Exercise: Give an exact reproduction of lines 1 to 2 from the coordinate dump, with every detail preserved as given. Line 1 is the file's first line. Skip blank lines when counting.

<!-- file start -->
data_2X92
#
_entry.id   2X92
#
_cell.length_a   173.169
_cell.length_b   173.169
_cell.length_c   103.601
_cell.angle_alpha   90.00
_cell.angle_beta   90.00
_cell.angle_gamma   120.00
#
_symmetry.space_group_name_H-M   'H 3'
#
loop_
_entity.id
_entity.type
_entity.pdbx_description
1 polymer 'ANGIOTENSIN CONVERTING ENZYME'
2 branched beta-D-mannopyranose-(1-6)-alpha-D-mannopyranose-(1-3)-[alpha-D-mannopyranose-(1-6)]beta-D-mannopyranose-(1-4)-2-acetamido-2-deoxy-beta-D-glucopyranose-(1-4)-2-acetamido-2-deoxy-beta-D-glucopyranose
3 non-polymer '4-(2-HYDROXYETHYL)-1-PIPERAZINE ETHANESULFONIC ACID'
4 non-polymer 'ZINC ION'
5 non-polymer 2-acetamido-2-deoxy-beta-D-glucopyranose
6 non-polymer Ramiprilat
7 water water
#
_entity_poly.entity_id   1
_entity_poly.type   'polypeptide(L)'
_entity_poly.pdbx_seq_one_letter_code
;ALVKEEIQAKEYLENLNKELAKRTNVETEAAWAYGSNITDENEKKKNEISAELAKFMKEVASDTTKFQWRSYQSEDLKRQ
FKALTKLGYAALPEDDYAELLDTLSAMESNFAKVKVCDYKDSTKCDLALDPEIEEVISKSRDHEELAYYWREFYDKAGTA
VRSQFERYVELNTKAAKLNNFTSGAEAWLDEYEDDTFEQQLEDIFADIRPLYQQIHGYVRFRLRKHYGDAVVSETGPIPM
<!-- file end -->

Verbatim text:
data_2X92
#